Rheumatoid arthritis (RA) is a chronic autoimmune disorder that primarily affects the joints, causing inflammation, pain, and eventual joint damage. While it can affect any joint, RA frequently impacts the wrists and fingers. Early diagnosis and intervention are crucial in managing the progression and symptoms of the disease. Alliance Orthopedics is dedicated to providing personalized care and treatment options for those living with rheumatoid arthritis. Together, we can help you manage your symptoms and improve your quality of life.
Causes of Rheumatoid Arthritis
Understanding the underlying causes of RA is essential for both patients and healthcare providers. While the exact cause of RA is unknown, several factors are believed to play a role in its development. However, the following factors do not guarantee the development of rheumatoid arthritis but rather are associated with an increased risk. Some common causes include:
Genetics: Certain genes may make individuals more susceptible to environmental factors that trigger RA.
Environment: Exposure to certain environmental factors, such as tobacco smoke or specific infections, can increase the risk of developing RA.
Hormones: Hormonal changes, particularly in women during reproductive years, can be associated with the onset or exacerbation of RA.
Obesity: People who are overweight or obese appear to be at a slightly higher risk of developing RA.
Age: While RA can occur at any age, it is more common among adults, usually between the ages of 40 and 60.
Symptoms of Rheumatoid Arthritis
The symptoms of RA can vary in intensity and may come and go. Early detection is crucial for effective management and to prevent joint damage. If you notice any of the following symptoms, Alliance Orthopedics can help with diagnosis and treatment. Common symptoms of rheumatoid arthritis include:
Joint stiffness: Joint stiffness, especially in the morning or after periods of inactivity, is a hallmark symptom of RA. This stiffness can last for several hours.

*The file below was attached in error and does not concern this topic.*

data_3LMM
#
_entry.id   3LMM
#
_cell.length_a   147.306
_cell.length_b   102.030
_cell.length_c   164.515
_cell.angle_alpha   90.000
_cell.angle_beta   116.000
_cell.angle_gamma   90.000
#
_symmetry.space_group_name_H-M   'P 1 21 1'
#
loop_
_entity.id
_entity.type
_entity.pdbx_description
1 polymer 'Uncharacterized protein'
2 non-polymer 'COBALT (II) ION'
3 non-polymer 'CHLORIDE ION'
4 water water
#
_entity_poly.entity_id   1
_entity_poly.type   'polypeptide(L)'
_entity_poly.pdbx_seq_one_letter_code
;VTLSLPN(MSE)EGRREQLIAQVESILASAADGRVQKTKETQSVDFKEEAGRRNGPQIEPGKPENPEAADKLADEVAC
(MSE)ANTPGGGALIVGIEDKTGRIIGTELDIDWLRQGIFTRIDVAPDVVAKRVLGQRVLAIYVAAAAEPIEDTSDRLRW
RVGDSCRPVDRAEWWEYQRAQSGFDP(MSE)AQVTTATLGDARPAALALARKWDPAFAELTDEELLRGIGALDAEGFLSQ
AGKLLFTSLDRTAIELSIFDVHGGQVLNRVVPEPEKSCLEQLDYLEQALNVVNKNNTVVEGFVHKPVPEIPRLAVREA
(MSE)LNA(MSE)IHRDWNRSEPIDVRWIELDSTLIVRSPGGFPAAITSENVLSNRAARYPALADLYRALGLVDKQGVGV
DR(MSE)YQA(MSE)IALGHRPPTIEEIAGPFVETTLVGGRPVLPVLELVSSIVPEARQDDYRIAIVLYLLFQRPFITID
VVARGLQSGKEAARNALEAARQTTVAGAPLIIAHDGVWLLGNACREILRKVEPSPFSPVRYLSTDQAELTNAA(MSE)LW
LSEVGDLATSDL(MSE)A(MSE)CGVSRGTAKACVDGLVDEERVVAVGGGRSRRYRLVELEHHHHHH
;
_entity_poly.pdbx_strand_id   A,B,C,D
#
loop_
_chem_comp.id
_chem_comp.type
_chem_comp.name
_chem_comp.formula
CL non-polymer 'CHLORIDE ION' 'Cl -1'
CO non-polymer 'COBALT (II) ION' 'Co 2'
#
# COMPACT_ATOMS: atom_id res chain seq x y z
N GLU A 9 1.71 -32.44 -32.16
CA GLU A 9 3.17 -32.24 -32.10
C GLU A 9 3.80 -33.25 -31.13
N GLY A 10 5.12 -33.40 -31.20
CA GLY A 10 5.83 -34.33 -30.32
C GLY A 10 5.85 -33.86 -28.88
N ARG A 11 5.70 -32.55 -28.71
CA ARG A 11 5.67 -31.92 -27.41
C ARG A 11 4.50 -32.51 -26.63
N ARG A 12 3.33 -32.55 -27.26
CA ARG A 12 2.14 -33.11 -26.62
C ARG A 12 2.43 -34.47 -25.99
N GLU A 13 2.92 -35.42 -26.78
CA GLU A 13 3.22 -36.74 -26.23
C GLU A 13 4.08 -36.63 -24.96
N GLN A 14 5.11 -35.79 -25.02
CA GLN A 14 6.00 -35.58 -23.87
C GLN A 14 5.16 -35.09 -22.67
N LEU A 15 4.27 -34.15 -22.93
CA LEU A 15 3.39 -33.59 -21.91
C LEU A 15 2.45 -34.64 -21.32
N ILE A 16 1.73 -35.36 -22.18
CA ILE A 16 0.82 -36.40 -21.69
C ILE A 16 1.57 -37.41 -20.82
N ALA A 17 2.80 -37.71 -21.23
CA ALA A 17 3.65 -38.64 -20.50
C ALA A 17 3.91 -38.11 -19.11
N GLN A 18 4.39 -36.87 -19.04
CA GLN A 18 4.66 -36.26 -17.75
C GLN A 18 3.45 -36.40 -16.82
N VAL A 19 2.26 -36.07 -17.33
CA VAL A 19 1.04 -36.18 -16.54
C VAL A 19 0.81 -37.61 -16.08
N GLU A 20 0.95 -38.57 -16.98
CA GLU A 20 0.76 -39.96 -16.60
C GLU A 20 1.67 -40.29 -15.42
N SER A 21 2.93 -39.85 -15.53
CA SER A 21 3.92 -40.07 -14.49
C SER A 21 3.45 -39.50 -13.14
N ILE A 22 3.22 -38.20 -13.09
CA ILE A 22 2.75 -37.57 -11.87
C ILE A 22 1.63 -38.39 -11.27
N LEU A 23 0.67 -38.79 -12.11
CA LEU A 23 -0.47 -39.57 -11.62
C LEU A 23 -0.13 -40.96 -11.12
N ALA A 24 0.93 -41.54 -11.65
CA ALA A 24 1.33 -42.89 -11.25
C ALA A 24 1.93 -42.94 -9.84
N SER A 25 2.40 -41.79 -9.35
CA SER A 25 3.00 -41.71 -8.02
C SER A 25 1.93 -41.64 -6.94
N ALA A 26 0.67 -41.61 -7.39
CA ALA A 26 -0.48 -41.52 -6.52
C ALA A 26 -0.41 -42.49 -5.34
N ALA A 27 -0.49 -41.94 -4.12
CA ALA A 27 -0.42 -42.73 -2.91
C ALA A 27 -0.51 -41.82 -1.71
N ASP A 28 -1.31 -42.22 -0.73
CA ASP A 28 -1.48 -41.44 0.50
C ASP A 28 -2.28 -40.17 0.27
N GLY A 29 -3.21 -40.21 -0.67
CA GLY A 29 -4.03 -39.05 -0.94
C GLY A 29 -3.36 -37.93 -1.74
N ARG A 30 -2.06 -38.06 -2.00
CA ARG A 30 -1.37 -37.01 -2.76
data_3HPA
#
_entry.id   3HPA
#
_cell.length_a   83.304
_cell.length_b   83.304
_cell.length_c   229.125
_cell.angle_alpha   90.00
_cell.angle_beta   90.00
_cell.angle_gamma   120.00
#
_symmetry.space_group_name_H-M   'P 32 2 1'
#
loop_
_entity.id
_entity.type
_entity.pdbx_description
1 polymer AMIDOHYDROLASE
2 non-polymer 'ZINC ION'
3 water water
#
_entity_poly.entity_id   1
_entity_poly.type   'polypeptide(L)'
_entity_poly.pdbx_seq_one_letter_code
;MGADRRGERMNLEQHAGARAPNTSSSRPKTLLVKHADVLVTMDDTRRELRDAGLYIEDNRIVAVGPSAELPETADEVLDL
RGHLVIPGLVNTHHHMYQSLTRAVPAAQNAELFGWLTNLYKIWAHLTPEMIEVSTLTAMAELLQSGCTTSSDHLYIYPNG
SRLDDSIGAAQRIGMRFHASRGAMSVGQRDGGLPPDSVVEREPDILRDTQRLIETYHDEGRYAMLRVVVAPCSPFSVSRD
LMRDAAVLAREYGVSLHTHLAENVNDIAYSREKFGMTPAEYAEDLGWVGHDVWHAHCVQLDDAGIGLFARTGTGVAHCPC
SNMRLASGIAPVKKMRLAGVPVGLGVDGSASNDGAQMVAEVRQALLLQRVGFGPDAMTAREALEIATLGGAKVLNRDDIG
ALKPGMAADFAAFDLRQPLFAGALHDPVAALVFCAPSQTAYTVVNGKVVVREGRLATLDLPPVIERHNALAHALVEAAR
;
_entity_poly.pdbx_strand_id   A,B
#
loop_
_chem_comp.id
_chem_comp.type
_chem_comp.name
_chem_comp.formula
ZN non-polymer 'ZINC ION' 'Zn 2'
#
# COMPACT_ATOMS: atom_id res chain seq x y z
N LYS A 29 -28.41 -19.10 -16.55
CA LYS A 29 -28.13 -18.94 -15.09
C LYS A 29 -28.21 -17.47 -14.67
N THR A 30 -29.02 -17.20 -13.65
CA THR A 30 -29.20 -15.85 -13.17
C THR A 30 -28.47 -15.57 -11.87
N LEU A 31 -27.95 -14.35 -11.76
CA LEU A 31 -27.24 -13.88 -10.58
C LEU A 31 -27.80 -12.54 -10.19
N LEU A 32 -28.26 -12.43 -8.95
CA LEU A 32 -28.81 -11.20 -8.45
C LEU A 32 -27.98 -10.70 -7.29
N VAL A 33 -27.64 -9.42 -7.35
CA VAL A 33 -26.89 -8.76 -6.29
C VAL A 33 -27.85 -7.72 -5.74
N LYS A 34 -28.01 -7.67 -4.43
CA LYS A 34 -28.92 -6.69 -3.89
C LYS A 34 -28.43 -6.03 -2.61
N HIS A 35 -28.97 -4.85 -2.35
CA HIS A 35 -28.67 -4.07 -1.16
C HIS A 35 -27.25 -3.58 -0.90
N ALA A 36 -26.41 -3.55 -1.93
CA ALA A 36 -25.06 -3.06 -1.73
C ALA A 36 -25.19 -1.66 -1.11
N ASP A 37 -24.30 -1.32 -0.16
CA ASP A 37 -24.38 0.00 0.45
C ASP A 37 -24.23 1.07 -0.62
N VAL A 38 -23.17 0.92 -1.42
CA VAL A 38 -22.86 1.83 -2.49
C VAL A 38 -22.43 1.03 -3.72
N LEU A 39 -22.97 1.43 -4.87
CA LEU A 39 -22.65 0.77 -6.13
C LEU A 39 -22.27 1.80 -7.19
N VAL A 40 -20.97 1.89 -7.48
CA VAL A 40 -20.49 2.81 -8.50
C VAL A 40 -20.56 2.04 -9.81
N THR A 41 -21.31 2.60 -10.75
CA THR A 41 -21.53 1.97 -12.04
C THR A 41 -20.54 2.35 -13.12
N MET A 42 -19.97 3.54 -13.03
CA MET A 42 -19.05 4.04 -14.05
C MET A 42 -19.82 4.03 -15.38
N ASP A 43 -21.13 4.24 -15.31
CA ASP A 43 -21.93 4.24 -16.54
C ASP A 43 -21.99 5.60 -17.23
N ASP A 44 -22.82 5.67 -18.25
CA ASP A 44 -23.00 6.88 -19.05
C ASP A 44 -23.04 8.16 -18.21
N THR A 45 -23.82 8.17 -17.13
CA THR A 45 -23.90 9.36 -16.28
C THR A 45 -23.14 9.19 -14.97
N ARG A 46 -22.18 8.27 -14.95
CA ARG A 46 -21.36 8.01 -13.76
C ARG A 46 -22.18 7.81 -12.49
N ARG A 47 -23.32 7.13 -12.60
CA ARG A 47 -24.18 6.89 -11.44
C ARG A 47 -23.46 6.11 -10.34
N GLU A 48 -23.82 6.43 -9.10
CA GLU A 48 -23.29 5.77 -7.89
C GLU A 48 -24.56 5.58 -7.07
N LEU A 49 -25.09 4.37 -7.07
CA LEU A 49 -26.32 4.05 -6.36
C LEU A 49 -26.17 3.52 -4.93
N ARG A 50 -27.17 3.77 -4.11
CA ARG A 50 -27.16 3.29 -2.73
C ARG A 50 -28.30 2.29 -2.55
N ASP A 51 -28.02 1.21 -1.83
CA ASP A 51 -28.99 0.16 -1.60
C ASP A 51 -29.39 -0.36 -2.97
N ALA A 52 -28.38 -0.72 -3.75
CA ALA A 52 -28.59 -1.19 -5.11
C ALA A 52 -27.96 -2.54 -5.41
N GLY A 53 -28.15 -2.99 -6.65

Joint pain and swelling: The joints may feel tender to touch, swollen, and painful due to inflammation caused by RA.
Fatigue: People with RA may experience severe fatigue not relieved by rest.
Fever: Low-grade fever is a common symptom of RA, usually accompanied by other symptoms such as joint pain and stiffness.
Loss of appetite and weight loss: Inflammation caused by RA can affect the body’s metabolism, leading to loss of appetite and unintentional weight loss.
Rheumatoid Nodules: These are firm lumps that can develop under the skin, typically near joints affected by RA.
Treatment for Rheumatoid Arthritis
Treating RA requires a combination of medical intervention and lifestyle adjustments. At Alliance Orthopedics, we provide comprehensive care tailored to each patient’s unique needs. Through our state-of-the-art facilities and innovative modalities, we offer the following treatments to help manage RA and improve patients’ quality of life:
Physical Therapy: Exercise and physical therapy can help improve joint function, flexibility, and range of motion. Our team of experienced therapists can help create a personalized exercise plan to meet your specific needs.
Occupational Therapy: Occupational therapy focuses on helping individuals with RA manage daily tasks and activities while reducing stress and strain on joints of the upper extremities.
Lifestyle Changes: Making healthy lifestyle choices, such as maintaining a balanced diet and managing stress levels, can help reduce the symptoms and progression of RA. Our healthcare professionals can provide guidance and support in making these changes.
In severe cases, surgery may be necessary to repair or replace damaged joints affected by RA. Our skilled orthopedic surgeons utilize the latest techniques and technology to perform minimally invasive procedures with excellent outcomes. By combining various treatment options, we aim to help you manage your RA and live a fulfilling life. Contact Alliance Orthopedics today to schedule an appointment and take the first step toward managing your rheumatoid arthritis.